Understanding Alcoholism, Minority Health, and Their Intersection

Apr 25, 2024

April is Alcohol Awareness Month and while it was initially established in 1987 to focus specifically on college-aged individuals, it has since become an opportunity for all to update our understanding of the impact of alcohol use and Alcohol Use Disorder (AUD).

According to the NIH’s National Institute on Alcohol Abuse and Alcoholism, an analysis of death certificates from 2019 and 2020 showed that deaths involving alcohol rose from 79,000 to 99,000; a 25.5% increase. The Alcohol-Related Disease Impact application estimates that each year there are more than 178,000 deaths annually (approximately 129,000 male and 59,000 female) attributable to excessive alcohol use. This makes alcohol one of the leading causes of death in the U.S.

Clearly, the impact of alcohol use in our country is significant. According to the NIH, approximately 62.3% (over 174 million individuals) of the population uses alcohol, which serves to normalize the behavior, making it more challenging to tease out when it is problematic. In the past year, over 29.5M individuals were diagnosed with AUD, which accounts for almost 11% of the population, and there were over 6.6M emergency department visits either directly or indirectly related to alcohol use.


Impact of Alcohol and Opioids in the United States


In a small sample of 123 patients (74 female, 49 male) who completed the US Alcohol Use Disorders Identification Test (US AUDIT) via ERPHealth’s GRO platform, 20.3% fell in the “risky”or higher range.

As April is also National Minority Health month, it is an opportune time to shed light on the intersection of alcohol use and AUDs in minority populations and the disparities that exist in those communities in relation to stigma and access to treatment. According to SAMHSA, over 32% of individuals in the BIPOC (Black, Indigenous, and People of Color) community, suffer from addiction and only approximately 6% get the necessary treatment. Problems like systemic racism and cultural biases are noted as increasing risk for BIPOC individuals who might struggle with mental health, resulting in substance use as a means to cope. Considering another factor impacting this particular challenge, in an article published in Alcohol Health and Research World, Dr. Maria Alaniz explains that alcohol availability and advertising are disproportionately concentrated in racial and ethnic minority communities. Not surprisingly, evidence shows a relationship between minority concentration, alcohol outlet density, and alcohol problems.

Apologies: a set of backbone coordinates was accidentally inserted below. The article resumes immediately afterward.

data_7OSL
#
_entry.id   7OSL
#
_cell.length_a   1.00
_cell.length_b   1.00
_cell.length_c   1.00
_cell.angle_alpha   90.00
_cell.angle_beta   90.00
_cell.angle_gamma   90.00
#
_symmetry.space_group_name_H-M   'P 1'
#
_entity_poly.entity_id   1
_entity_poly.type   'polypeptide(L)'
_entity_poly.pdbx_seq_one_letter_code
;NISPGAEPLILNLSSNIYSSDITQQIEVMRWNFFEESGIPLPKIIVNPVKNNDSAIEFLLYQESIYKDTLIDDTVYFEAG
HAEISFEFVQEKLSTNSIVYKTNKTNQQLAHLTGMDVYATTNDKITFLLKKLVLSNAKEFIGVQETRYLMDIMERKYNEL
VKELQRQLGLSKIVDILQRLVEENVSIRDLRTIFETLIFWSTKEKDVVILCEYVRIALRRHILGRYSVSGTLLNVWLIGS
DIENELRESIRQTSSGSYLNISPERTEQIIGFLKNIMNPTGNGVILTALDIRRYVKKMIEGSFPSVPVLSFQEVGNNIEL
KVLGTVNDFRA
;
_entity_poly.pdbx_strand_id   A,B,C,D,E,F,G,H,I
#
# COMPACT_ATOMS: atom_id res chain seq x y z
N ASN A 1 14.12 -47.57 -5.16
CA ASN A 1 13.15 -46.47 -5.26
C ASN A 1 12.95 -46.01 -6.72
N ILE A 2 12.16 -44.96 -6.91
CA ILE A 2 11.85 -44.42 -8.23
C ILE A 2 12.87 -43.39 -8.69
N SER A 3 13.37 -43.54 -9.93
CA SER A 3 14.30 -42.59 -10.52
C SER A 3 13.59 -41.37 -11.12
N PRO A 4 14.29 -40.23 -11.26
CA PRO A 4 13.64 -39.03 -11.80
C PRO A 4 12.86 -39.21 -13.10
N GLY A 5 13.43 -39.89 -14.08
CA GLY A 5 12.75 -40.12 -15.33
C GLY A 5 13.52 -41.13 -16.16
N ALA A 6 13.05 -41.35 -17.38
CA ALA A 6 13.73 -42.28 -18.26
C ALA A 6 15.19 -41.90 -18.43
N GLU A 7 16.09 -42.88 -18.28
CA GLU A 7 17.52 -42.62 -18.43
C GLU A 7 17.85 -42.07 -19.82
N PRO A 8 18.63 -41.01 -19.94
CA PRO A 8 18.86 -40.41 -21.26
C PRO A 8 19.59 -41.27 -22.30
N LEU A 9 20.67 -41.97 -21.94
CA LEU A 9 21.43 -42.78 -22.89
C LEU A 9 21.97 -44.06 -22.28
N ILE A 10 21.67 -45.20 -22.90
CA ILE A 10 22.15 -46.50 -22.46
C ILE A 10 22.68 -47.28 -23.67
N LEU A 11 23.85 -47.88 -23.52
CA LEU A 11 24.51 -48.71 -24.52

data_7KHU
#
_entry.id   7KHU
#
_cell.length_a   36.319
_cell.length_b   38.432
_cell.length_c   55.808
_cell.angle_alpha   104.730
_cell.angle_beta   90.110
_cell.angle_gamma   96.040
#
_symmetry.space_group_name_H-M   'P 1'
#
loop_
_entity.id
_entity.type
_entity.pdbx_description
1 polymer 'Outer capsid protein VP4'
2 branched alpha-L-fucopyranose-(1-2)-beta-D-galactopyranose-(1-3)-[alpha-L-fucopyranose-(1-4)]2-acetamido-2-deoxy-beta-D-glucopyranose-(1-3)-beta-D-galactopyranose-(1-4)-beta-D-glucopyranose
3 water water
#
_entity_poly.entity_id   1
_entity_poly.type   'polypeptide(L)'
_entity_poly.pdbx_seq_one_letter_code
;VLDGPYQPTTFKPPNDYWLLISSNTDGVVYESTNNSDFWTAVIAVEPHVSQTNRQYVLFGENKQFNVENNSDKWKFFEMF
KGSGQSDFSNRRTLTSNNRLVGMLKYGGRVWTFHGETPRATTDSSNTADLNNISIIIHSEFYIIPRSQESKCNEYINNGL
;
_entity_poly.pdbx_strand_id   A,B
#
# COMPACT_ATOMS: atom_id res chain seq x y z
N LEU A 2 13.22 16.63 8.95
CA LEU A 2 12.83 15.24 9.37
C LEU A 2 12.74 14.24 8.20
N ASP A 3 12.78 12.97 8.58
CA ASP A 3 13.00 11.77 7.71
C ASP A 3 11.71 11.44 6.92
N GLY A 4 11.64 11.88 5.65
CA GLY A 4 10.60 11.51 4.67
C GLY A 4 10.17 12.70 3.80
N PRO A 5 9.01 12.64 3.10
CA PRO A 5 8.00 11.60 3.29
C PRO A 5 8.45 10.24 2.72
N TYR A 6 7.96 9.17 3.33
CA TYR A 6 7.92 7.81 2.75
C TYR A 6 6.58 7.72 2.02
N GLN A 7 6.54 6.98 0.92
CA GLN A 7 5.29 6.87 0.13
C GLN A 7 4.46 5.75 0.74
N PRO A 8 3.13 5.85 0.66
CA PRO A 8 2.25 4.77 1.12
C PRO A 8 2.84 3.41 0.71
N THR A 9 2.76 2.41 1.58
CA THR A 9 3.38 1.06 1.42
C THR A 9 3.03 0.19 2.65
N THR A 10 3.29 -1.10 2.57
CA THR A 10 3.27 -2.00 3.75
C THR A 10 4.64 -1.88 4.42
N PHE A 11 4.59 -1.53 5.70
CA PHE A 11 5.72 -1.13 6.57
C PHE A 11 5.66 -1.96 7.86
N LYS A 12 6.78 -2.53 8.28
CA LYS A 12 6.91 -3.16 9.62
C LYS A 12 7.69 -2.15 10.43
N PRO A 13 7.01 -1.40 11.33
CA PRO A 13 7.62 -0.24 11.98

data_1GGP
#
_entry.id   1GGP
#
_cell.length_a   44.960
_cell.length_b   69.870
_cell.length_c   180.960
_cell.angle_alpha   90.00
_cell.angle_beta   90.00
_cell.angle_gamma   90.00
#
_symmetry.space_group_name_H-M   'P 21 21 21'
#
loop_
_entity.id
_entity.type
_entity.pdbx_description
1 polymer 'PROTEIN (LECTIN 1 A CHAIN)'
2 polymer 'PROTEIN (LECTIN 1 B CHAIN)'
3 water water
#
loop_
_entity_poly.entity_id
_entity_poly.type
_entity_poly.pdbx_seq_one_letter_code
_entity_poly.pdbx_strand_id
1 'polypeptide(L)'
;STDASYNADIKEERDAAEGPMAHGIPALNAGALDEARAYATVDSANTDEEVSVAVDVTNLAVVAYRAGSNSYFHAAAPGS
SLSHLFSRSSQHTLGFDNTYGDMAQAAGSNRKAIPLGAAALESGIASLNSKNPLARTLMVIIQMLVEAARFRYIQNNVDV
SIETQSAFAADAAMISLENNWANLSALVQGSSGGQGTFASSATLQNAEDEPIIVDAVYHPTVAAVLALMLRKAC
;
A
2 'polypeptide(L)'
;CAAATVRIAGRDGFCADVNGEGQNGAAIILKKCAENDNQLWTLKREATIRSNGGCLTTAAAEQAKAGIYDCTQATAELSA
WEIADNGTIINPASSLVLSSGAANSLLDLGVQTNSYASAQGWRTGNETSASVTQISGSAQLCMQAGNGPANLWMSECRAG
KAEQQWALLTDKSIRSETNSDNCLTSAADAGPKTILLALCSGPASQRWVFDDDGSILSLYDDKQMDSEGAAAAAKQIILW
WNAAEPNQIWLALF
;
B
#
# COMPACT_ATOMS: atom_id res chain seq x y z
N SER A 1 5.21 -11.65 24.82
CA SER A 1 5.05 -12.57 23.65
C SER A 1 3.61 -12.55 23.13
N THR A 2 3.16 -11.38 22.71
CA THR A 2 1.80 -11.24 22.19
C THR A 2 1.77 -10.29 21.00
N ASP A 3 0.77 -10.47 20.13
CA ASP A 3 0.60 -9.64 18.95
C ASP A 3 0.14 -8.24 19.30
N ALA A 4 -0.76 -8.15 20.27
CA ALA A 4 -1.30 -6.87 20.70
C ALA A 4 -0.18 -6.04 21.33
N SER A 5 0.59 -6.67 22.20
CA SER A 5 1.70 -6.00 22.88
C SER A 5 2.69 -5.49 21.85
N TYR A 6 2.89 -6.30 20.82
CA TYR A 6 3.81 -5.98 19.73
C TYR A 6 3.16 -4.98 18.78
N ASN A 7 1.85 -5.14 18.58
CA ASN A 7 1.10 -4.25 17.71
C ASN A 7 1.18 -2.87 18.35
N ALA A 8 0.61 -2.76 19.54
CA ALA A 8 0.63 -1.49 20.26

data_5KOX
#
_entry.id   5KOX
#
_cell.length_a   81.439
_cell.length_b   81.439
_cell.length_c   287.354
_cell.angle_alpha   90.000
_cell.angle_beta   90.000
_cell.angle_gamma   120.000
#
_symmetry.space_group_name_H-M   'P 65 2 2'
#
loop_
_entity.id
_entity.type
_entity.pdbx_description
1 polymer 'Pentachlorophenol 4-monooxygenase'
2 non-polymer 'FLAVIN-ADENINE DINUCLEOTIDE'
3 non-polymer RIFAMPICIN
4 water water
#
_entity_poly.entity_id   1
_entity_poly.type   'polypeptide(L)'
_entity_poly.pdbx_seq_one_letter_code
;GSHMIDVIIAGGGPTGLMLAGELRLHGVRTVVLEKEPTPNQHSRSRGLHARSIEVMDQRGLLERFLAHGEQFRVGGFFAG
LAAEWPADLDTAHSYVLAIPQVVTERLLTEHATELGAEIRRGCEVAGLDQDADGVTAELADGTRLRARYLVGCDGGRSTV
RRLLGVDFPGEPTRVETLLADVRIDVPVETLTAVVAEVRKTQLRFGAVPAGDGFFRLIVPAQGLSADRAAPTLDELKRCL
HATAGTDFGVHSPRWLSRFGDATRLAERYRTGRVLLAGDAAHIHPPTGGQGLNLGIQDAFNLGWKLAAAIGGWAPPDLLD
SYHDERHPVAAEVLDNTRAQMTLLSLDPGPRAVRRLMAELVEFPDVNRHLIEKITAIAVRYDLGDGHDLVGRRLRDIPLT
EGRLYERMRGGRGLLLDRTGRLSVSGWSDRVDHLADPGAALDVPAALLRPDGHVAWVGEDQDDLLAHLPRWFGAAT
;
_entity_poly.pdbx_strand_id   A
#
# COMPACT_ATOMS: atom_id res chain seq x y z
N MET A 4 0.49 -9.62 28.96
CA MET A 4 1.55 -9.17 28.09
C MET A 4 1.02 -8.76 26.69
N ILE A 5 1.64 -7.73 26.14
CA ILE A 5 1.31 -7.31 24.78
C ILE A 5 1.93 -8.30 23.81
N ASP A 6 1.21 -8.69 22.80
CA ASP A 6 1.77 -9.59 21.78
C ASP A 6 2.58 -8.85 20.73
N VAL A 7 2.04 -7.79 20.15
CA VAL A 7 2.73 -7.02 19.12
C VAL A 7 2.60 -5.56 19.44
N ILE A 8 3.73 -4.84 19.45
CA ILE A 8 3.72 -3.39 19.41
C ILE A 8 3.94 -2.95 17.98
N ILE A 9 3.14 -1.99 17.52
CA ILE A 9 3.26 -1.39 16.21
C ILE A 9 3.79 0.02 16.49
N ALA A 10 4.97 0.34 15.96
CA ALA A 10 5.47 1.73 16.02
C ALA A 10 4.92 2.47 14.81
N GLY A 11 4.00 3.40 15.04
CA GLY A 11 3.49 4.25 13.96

With awareness that mental health and substance use challenges impact people of color differently than their white counterparts, mental health and SUD treatment providers are increasingly aware of the disparities. However, medical bias, access to adequate care, and lack of cultural competence can all be barriers to BIPOC individuals seeking treatment. SAMHSA notes that eliminating disparities in behavioral health research is critical for achieving equitable outcomes for BIPOC individuals. Of importance, in order to gain the trust needed to engage participants, the research workforce must be representative of the community it seeks to serve. The behavioral health tech industry is increasingly focused on similar goals; supporting equitable access and engaging individuals for connection to the best fit treatment options. Here, there is potential for improved access to quality care at scale. This author is energized by the work being done toward these efforts.


If you are concerned about your drinking and would like to explore whether you have an AUD: Rethinking Drinking: Alcohol & Your Health

To learn more about treatment options and to find quality care near you:
NIAAA Alcohol Treatment Navigator

For more information about alcohol and your health:

BIPOC Specific Resources:

The Racial Equity Support Line: (503-575-3764):
This hotline is open on weekdays from 10 AM to 7 PM PST and exists to help those dealing with the emotional impact of racism. This hotline will also provide additional resources if needed for your situation.

Beam Community
Short for Black Emotional and Mental Health Collective, this organization works to pair Black people with other Black medical providers, including therapists, physicians, addiction counselors, and more.

Melanin and Mental Health:
This organization helps people of color find other BIPOC therapists and other mental wellness professionals. Working with a therapist that understands the nuances of dealing with racism and other BIPOC struggles can help BIPOC patients feel more supported.

Recovery Dharma Online:
Based on Buddhist theology, this online support group is centered around BIPOC individuals dealing with and recovering from addiction.

About The Author

Cori McMahon, Psy.D., NCCE, Chief Clinical Officer at ERPHealth

Dr. Cori McMahon is a digital health clinical leader and clinical health psychologist with over 20 years’ experience across academic, clinical, and behavioral health tech industries. She was most recently a key member of the senior team taking a SaaS-based behavioral health organization to acquisition at 12x its valuation. Dr. McMahon is the former Director of the Division of Behavioral Medicine at Cooper University Hospital and maintains part-time work in integrated primary care as a Ryan White-funded psychologist serving persons living with HIV. She has presented 40+ peer-reviewed projects nationally and chaired multiple panel discussions as SME on measurement-based care, integrated behavioral health, and patient-reported outcomes in digital health.

Dr. McMahon is an Associate Professor of Clinical Medicine at Cooper Medical School of Rowan University and serves as lead for the Trauma-Informed Care project in the Department of Infectious Disease in collaboration with the state of NJ.